The economic crisis has an upside for owners of mission-critical facilities: On average, it currently costs less to construct a new data center than it did in late 2007, according to a study conducted by Environmental Systems Design (ESD).
In the current economy, owners are likely to save significantly on labor, data-center equipment, building materials, and building-material/equipment transportation. Most notably, ESD found that feeder and cable prices have dropped by more than half, major data-center equipment by 12 percent, labor and materials by 19.6 percent overall, and shipping and handling by 15 percent from the fourth quarter of 2007 to July 15, 2009.
“Our analysis shows that for any company anticipating the need to build or expand a data center there is currently a window of opportunity to realize considerable savings,” Raj Gupta, president and chief executive officer of ESD, said.
ESD compared live project estimates, using as a baseline contractor bids for a 60,000-sq-ft greenfield data center comprising 20,000 sq ft of raised-access-floor area at 150 w per square foot and 10,000 sq ft of office space, with the following criteria for uptime and redundancy: Uptime Tier III for most components, 2N infrastructure for concurrently maintainable operation, dual utility, N+1 generator installation, a 2N centrifugal chiller system, and standard computer-room-air-conditioning- (CRAC-) unit installation.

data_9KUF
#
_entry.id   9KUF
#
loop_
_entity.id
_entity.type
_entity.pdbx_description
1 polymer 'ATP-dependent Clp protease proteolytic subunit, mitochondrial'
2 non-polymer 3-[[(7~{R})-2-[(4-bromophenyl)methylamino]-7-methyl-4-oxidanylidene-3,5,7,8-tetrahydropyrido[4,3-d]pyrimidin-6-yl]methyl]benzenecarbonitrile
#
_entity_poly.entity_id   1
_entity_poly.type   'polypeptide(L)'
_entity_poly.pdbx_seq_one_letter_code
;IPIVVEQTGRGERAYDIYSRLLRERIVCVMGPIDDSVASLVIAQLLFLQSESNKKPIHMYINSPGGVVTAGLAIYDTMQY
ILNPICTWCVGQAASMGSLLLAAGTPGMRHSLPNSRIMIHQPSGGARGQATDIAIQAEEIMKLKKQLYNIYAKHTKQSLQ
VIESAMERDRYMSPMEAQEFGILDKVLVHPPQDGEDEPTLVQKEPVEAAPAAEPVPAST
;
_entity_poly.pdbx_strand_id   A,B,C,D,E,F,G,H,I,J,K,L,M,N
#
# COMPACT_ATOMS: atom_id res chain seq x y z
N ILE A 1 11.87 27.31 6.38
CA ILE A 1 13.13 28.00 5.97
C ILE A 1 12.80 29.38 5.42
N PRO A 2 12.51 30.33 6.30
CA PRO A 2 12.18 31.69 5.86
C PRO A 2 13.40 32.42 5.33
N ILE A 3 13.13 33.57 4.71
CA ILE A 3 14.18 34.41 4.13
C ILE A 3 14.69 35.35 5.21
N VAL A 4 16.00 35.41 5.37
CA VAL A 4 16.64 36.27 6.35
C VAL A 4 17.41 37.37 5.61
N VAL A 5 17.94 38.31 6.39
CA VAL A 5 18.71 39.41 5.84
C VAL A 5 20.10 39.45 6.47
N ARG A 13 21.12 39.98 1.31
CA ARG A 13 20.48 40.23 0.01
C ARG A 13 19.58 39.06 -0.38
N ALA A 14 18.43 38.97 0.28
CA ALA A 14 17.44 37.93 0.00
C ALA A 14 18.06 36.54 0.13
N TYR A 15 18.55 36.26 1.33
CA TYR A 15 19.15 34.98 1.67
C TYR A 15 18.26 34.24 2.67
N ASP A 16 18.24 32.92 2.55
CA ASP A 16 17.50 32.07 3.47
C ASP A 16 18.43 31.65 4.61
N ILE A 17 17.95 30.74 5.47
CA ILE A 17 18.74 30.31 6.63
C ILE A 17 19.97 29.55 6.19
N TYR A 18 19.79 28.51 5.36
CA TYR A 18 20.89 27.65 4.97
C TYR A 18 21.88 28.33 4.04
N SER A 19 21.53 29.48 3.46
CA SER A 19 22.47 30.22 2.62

During the study period, ESD observed significant reductions in the costs of copper cabling (55 percent); feeder, both overall (55 percent) and for copper (48 percent); copper-based utility transformers (19 percent); and steel joists (18 percent).
In contrast, ESD found that the price of uninterruptible-power-supply (UPS) systems, HVAC equipment (e.g., CRAC units and chillers), and pre-case tilt-up concrete building systems are stable and the market for medium-voltage switchgear remains competitive, although prices have dropped slightly (4 percent).
Similarly, the study showed that prices of other equipment have remained stable, while delivery schedules have changed significantly. For example, battery prices fell slightly (3 percent), but delivery schedules remain long. The price of generators has fallen only moderately (8 to 12 percent), but delivery schedules are significantly shorter (40 percent).
The estimates are based on historical data, which are updated continuously based on actual bids on data-center infrastructure equipment. ESD records historical trends for large equipment purchases (generators, UPS systems, switchgear, chillers, etc.), labor costs, and delivery schedules. In addition, the company considers geographical markets for construction materials and labor using figures from RS Means and other industry benchmarks. Since September 2008, ESD has monitored the pricing and delivery of major data center infrastructure components closely in recognition of the need for possible reductions because of the economy.